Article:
That was the year that … still is!

2008-12-22 00:00

In the mid-1970s, the UK aired a television programme called That was the week that was. To all intents, big celebrities of the day ridiculed the previous week’s events.

They always managed to put the boot into something. With a tiny play on words we could describe 2008 as “that was the year that was”! In fact, it would be more correct to say “that was the year that is”.

Many of 2008’s debacles are going to live on into 2009 and 2010. Back in January 2008, I suggested every business in SA should batten down their hatches and get ready for the storm … and did it hit! All the tactics and strategy I asked you to consider from those early weeks are still bang on the button now. As 2008 draws to a close, I thought I should reflect on one or two of the key statements made in my columns over the year.

We have to make lower levels of turnover to produce the required profit. This philosophy is key to everything I talked about in the early columns. All the considerations comprising this strategy are so important for business people that I intend to devote my first 2009 column to it. The essence of making lower levels of turnover profitable is to appreciate that turnover is the most fickle element of business — you cannot demand sales, you have to earn them.

You have to learn to give before you can expect to receive.

If I were asked to pick a number one consideration in respect of business strategy, it would be this. It of course, infers a way of thinking for all business managers or owners with regard to employees, customers and suppliers.

When I wrote this particular column, many readers contacted me to say that they found this philosophy weak. It is amazing how often people associate giving and sharing as being weak.

If you run a business that truly empathises with the needs of both staff and customers and you do all in your power to fulfil those needs, (or go beyond), you will have the basis for success.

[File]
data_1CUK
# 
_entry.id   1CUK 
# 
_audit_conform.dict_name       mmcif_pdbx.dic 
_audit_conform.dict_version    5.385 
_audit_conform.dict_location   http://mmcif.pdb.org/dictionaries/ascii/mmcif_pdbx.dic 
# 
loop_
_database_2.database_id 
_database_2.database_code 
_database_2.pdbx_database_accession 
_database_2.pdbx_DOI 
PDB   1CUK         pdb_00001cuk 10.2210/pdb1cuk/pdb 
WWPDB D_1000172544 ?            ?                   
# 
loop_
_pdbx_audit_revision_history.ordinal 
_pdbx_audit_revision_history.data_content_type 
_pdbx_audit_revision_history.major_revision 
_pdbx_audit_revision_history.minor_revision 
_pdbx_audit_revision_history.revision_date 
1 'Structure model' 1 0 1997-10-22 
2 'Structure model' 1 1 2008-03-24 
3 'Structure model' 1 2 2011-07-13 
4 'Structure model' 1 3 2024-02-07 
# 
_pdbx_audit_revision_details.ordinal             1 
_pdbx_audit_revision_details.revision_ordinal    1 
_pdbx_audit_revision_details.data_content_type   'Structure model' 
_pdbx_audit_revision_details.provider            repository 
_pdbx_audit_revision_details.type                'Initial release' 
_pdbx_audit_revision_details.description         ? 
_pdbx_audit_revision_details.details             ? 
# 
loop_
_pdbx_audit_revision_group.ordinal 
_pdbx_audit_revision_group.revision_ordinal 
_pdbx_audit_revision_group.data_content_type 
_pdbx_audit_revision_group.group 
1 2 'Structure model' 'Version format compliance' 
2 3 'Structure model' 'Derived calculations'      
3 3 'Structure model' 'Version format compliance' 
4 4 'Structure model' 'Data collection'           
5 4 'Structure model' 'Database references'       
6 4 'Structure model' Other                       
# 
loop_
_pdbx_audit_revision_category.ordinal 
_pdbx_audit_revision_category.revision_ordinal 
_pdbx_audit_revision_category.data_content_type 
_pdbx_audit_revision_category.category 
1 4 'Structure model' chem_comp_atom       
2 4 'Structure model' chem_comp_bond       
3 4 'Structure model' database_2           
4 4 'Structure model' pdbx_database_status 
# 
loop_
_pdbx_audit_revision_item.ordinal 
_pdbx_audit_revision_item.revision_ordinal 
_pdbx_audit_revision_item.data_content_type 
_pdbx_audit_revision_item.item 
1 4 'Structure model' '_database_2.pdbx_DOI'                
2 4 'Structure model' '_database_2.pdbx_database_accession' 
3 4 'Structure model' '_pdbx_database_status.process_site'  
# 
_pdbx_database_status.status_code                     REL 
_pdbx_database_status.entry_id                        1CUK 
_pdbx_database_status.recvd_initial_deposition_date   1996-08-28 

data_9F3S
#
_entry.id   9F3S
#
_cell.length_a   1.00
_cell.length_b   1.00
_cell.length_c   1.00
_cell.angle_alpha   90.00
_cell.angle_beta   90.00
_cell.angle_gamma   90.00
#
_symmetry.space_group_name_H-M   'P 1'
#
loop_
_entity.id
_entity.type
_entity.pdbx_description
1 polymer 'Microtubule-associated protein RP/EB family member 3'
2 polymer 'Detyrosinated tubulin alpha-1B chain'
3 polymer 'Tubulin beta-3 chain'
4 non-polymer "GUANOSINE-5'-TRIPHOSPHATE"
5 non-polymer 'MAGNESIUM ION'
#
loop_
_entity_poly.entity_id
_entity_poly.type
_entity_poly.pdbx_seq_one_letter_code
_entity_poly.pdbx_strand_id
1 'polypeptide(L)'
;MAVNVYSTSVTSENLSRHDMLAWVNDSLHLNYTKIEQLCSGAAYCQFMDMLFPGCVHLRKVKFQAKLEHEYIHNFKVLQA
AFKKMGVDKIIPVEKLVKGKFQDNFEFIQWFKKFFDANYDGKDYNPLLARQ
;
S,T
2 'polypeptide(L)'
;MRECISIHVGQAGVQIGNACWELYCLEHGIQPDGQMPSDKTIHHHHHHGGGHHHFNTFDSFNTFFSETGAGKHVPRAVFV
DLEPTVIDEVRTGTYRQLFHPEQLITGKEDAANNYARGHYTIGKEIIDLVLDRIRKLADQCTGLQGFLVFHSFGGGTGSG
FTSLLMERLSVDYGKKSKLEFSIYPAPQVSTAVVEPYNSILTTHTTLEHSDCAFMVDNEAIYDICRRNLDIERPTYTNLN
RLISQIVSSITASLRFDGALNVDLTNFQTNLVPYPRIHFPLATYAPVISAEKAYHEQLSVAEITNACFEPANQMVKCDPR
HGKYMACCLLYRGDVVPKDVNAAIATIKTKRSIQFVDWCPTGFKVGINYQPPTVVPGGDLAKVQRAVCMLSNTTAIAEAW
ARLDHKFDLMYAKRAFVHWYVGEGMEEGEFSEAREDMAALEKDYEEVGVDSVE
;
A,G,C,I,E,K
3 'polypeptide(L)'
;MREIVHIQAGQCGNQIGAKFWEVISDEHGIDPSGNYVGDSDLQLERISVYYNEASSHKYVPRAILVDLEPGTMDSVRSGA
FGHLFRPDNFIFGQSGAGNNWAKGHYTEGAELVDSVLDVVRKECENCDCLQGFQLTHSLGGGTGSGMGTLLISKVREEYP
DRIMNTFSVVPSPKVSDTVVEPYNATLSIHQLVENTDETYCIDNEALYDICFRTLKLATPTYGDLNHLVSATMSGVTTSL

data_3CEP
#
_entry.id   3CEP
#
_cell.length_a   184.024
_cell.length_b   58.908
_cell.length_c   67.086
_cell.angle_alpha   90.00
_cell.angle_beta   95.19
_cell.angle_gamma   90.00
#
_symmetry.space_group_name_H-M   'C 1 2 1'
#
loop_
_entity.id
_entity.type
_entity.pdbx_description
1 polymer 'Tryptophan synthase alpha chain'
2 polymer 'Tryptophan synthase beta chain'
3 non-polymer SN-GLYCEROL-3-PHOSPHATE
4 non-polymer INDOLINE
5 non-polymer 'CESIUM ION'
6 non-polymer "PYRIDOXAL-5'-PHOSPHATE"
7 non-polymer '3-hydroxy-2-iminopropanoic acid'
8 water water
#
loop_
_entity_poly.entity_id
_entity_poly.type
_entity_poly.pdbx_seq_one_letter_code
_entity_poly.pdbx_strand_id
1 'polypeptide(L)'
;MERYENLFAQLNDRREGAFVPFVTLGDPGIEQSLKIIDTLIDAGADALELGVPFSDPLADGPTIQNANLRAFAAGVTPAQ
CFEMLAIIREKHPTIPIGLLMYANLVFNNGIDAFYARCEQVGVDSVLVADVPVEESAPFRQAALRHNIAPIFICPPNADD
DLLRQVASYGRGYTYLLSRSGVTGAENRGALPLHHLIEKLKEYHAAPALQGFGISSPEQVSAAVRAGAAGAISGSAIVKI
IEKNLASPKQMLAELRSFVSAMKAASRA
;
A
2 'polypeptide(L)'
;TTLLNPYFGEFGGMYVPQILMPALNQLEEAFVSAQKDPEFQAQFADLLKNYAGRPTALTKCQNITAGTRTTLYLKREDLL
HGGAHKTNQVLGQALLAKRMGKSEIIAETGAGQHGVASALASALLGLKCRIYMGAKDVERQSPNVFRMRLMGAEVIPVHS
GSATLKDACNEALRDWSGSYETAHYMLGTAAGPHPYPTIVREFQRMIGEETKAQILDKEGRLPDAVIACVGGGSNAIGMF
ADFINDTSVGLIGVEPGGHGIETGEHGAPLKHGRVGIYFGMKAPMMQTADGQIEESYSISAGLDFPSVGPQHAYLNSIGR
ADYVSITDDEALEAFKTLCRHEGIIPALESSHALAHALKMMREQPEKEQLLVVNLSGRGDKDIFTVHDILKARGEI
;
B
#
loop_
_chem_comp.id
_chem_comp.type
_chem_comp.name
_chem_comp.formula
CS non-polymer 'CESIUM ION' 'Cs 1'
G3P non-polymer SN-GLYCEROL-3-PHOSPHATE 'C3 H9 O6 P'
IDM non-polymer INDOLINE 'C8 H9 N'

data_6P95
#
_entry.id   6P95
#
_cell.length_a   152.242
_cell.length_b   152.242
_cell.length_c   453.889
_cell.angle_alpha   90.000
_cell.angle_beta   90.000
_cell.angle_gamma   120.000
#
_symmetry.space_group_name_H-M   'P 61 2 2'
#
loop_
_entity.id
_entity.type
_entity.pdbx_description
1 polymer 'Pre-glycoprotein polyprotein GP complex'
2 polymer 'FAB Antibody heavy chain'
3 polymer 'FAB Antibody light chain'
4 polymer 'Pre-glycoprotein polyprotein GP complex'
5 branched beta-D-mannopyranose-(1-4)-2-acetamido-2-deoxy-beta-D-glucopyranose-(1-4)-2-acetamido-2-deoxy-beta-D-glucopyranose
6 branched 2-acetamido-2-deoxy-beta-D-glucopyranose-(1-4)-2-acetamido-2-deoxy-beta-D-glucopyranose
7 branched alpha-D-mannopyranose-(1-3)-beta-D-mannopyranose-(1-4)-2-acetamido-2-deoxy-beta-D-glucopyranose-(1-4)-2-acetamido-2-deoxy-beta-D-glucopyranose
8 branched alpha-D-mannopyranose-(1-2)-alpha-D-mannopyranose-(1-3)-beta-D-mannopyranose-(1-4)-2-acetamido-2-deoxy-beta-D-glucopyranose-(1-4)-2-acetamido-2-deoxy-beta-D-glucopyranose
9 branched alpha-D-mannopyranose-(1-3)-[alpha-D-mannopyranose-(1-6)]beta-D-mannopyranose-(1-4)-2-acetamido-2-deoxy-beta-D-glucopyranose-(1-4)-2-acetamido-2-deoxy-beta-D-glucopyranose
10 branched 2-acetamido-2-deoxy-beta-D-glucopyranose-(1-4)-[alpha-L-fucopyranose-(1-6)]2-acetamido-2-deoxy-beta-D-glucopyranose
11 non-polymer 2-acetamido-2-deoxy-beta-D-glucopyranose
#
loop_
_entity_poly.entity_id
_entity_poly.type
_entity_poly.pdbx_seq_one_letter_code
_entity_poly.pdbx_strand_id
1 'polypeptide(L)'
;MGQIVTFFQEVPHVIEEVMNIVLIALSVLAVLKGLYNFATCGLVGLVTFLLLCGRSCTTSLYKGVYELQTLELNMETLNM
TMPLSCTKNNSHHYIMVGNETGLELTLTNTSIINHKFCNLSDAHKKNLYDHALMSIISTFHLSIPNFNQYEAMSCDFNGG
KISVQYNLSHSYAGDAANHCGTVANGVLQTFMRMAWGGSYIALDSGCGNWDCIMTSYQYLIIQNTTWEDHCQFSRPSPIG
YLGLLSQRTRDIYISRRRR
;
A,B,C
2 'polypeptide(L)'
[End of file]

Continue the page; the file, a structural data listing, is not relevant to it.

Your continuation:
I am not saying turnover is unimportant — I am saying the gross margin value of that turnover is critical. This subject is huge, so big you could write a book on it, (which I did, The Margate Approach). I’m going to make one of those Frank statements that often raises the entrepreneurs’s hackles: Ask 100 business managers to define gross margin and 90 would get it wrong. Equally, ask the same people to accurately define the relationships between gross margin, fixed costs and profit. The majority would commence with: “Well, of course there are many that … ”

The big point is, you frequently hear of businesses going under in the face of turnover growth.

Turnover does not pay the bills. Only the gross margin value of turnover pays your rent, salaries, bank charges, interest and all the other costs of running your business. You can produce an awful lot of turnover, but, if once you have paid SARS and your variable cost suppliers, there is little or nothing left, you are dead!

The leader’s role is to serve, not to be served. For many of us in business in South Africa, this is a hard lesson to learn. We have been brought up to instruct people what to do and leave them to do it. Great leaders, successful leadership, is all about being a part of the people, being part of your workforce, as opposed to removed from it.

South Africa must look for innovative, creative solution in respect of all labour relations. If we simply mirror yesterday into tomorrow we will go backwards. The essence of this implies we need leaders who totally understand the needs, wants, aspirations and day-to-day existence of those they lead — their people, their labour.

(Previous articles can be viewed on

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